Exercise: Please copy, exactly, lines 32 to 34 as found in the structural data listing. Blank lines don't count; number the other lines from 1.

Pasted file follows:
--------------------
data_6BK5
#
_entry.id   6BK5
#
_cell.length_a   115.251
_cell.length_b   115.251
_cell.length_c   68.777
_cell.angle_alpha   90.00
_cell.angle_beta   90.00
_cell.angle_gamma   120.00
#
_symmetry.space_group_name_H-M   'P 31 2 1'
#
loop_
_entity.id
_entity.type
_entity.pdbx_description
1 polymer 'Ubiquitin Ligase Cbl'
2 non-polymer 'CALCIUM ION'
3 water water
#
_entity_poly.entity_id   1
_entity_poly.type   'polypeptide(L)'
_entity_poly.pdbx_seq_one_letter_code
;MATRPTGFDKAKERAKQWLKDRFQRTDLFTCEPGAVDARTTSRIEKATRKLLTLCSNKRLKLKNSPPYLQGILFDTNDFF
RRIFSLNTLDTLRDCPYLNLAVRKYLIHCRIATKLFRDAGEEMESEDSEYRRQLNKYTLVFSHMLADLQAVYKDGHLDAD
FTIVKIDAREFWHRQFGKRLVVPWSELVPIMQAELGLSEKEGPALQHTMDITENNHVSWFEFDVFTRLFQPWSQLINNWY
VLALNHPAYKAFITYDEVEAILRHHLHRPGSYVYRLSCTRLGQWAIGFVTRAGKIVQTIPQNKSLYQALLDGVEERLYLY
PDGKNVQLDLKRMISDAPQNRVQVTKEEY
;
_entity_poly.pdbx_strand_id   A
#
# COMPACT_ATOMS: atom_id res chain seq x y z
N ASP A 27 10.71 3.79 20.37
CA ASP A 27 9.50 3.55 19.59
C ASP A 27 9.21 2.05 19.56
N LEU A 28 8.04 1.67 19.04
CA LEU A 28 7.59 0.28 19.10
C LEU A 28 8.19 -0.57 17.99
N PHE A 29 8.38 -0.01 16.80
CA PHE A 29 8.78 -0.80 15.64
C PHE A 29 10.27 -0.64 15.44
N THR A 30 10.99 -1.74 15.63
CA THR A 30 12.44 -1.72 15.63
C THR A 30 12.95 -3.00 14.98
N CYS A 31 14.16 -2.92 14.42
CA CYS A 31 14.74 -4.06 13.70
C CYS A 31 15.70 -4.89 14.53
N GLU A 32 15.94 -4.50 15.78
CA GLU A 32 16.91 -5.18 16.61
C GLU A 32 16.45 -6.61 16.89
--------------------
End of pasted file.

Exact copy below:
#
# COMPACT_ATOMS: atom_id res chain seq x y z
N ASP A 27 10.71 3.79 20.37